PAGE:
IRS letter ruling - Employed physician not a disqualified person 

September 10: The IRS ruled that an employed physician was not a disqualified person, and thus, payments made to him did not constitute excess benefit transactions under the intermediate sanctions rules. PLR 201336020 (release date September 6, 2013; and dated June 13, 2013)

Read the letter ruling: PLR 201336020 [PDF 735 KB]


A section 501(c)(3) tax-exempt healthcare organization employed a full-time physician pursuant to a 36-month contract.

The physician’s principal duty was to provide medical services to the organization’s patients, while the organization provided necessary managerial and administrative services. The physician was paid pursuant to an arrangement that included minimum compensation, productivity payments, and additional payments for call coverage.

The physician demonstrated extremely high productivity during his initial term of employment, but failed to fulfill his contract when he did not return from an extended leave of absence and was subsequently fired for cause. Prior to the termination, the organization believed that the physician would return to work and continued to pay him, based on prior year compensation, resulting in compensation that was in excess of the amount he was entitled to receive based on the services actually provided. The organization was unable to recover the excess amounts paid.

Section 4958 provisions

Section 4958, through the imposition of an excise tax, generally prohibits a section 501(c)(3) public charity from providing a disqualified person with an economic benefit that exceeds the fair market value of the consideration the organization receives in return.

Transactions that implicate the intermediate sanctions rules of section 4958 may also threaten the tax-exempt status of the organization participating in the excess benefit transaction.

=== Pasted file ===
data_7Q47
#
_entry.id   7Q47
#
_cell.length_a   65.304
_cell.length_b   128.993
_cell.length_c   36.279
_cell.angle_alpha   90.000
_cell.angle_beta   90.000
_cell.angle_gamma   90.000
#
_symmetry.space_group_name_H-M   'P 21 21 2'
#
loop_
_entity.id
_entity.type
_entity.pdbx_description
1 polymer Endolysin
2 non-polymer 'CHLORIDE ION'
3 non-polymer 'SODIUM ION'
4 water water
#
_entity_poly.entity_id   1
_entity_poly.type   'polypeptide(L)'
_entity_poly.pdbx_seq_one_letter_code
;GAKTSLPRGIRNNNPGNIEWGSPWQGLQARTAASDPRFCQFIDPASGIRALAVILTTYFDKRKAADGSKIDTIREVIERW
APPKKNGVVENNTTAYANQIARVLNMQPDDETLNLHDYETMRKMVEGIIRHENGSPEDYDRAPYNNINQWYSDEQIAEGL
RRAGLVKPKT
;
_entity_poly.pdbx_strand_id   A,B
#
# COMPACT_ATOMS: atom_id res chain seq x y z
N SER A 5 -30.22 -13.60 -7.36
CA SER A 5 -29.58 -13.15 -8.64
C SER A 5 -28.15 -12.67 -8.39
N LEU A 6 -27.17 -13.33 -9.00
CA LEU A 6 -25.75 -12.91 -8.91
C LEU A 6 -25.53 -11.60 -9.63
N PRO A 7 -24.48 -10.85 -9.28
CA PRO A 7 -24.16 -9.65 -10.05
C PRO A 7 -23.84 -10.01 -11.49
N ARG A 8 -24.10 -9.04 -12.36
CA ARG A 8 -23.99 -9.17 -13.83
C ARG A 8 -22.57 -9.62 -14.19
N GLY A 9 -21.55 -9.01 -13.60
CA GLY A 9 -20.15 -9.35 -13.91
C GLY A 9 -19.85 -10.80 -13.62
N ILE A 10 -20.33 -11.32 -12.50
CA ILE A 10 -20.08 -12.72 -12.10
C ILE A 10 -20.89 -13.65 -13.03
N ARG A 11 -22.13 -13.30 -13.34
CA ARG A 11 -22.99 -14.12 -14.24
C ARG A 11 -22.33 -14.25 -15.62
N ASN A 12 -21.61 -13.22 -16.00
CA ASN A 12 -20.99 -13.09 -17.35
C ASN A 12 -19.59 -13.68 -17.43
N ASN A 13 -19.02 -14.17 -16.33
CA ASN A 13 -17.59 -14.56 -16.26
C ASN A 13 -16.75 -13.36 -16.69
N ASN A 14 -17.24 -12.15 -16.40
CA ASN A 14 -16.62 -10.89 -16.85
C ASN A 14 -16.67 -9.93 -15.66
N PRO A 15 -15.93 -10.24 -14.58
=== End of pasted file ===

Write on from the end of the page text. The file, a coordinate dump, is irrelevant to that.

IRS letter ruling

The IRS ruled that, under the facts, the physician was not a disqualified person with respect to the organization within the meaning of section 4958(f)(1). Therefore, the excess benefit transaction rules of section 4958 did not apply.

Accordingly, the IRS did not address the issue of whether or not the organization took sufficient corrective actions to prevent the payments from adversely affecting the organization’s tax exempt status under section 501(c)(3). See Reg. section 1.501(c)(3)-1(f), which was not cited in the ruling.

For more information, contact:

Rick Speizman, Partner-in-Charge of KPMG's Washington National Tax Exempt Organizations Tax group

+1 (202) 533-3084

©2013 KPMG LLP, a Delaware limited liability partnership and the U.S. member firm of the KPMG network of independent member firms affiliated with KPMG International Cooperative ("KPMG International"), a Swiss entity. All rights reserved.

The KPMG logo and name are trademarks of KPMG International.

KPMG International is a Swiss cooperative that serves as a coordinating entity for a network of independent member firms. KPMG International provides no audit or other client services. Such services are provided solely by member firms in their respective geographic areas. KPMG International and its member firms are legally distinct and separate entities. They are not and nothing contained herein shall be construed to place these entities in the relationship of parents, subsidiaries, agents, partners, or joint venturers. No member firm has any authority (actual, apparent, implied or otherwise) to obligate or bind KPMG International or any member firm in any manner whatsoever.

The information contained in herein is of a general nature and is not intended to address the circumstances of any particular individual or entity. Although we endeavor to provide accurate and timely information, there can be no guarantee that such information is accurate as of the date it is received or that it will continue to be accurate in the future. No one should act on such information without appropriate professional advice after a thorough examination of the particular situation.

Direct comments, including requests for subscriptions, to
For more information, contact KPMG's Federal Tax Legislative and Regulatory Services Group at:

+ 1 202 533 4366

1801 K Street NW
Washington, DC 20006.

Share this

Share this


Current and future KPMG clients may subscribe to TaxNewsFlash email alerts.

Email your contact information.

TaxNewsFlash-Exempt Organizations by year